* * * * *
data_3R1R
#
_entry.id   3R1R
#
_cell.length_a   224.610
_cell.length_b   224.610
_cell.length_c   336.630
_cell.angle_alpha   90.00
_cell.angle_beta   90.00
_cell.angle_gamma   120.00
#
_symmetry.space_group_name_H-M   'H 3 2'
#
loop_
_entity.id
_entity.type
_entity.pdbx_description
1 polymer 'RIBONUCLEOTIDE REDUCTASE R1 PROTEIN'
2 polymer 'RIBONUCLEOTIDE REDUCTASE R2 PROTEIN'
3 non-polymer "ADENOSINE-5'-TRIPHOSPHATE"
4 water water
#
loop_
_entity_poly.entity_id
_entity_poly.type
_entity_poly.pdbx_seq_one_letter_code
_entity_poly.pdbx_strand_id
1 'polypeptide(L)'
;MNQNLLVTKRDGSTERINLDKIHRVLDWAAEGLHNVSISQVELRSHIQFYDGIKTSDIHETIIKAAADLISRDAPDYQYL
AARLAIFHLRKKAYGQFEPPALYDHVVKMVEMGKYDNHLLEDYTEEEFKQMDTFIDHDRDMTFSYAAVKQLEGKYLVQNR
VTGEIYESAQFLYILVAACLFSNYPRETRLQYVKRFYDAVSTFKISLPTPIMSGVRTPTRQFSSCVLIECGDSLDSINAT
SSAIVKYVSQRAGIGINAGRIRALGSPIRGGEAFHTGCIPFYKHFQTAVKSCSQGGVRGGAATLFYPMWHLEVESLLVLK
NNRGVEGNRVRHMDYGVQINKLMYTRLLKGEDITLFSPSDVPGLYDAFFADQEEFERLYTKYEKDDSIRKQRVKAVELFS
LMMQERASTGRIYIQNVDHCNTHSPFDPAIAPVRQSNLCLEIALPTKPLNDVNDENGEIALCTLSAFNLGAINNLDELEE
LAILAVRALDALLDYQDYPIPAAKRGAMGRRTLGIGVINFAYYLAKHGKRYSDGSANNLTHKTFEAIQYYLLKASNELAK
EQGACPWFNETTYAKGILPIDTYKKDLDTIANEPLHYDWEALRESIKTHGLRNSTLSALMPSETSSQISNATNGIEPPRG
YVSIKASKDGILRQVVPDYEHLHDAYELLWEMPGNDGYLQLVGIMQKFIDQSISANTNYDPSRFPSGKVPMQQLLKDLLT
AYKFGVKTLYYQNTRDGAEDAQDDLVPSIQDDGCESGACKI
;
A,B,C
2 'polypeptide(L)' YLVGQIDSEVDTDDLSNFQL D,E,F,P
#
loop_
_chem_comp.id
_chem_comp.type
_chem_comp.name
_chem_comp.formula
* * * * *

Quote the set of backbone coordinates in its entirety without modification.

data_3R1R
#
_entry.id   3R1R
#
_cell.length_a   224.610
_cell.length_b   224.610
_cell.length_c   336.630
_cell.angle_alpha   90.00
_cell.angle_beta   90.00
_cell.angle_gamma   120.00
#
_symmetry.space_group_name_H-M   'H 3 2'
#
loop_
_entity.id
_entity.type
_entity.pdbx_description
1 polymer 'RIBONUCLEOTIDE REDUCTASE R1 PROTEIN'
2 polymer 'RIBONUCLEOTIDE REDUCTASE R2 PROTEIN'
3 non-polymer "ADENOSINE-5'-TRIPHOSPHATE"
4 water water
#
loop_
_entity_poly.entity_id
_entity_poly.type
_entity_poly.pdbx_seq_one_letter_code
_entity_poly.pdbx_strand_id
1 'polypeptide(L)'
;MNQNLLVTKRDGSTERINLDKIHRVLDWAAEGLHNVSISQVELRSHIQFYDGIKTSDIHETIIKAAADLISRDAPDYQYL
AARLAIFHLRKKAYGQFEPPALYDHVVKMVEMGKYDNHLLEDYTEEEFKQMDTFIDHDRDMTFSYAAVKQLEGKYLVQNR
VTGEIYESAQFLYILVAACLFSNYPRETRLQYVKRFYDAVSTFKISLPTPIMSGVRTPTRQFSSCVLIECGDSLDSINAT
SSAIVKYVSQRAGIGINAGRIRALGSPIRGGEAFHTGCIPFYKHFQTAVKSCSQGGVRGGAATLFYPMWHLEVESLLVLK
NNRGVEGNRVRHMDYGVQINKLMYTRLLKGEDITLFSPSDVPGLYDAFFADQEEFERLYTKYEKDDSIRKQRVKAVELFS
LMMQERASTGRIYIQNVDHCNTHSPFDPAIAPVRQSNLCLEIALPTKPLNDVNDENGEIALCTLSAFNLGAINNLDELEE
LAILAVRALDALLDYQDYPIPAAKRGAMGRRTLGIGVINFAYYLAKHGKRYSDGSANNLTHKTFEAIQYYLLKASNELAK
EQGACPWFNETTYAKGILPIDTYKKDLDTIANEPLHYDWEALRESIKTHGLRNSTLSALMPSETSSQISNATNGIEPPRG
YVSIKASKDGILRQVVPDYEHLHDAYELLWEMPGNDGYLQLVGIMQKFIDQSISANTNYDPSRFPSGKVPMQQLLKDLLT
AYKFGVKTLYYQNTRDGAEDAQDDLVPSIQDDGCESGACKI
;
A,B,C
2 'polypeptide(L)' YLVGQIDSEVDTDDLSNFQL D,E,F,P
#
loop_
_chem_comp.id
_chem_comp.type
_chem_comp.name
_chem_comp.formula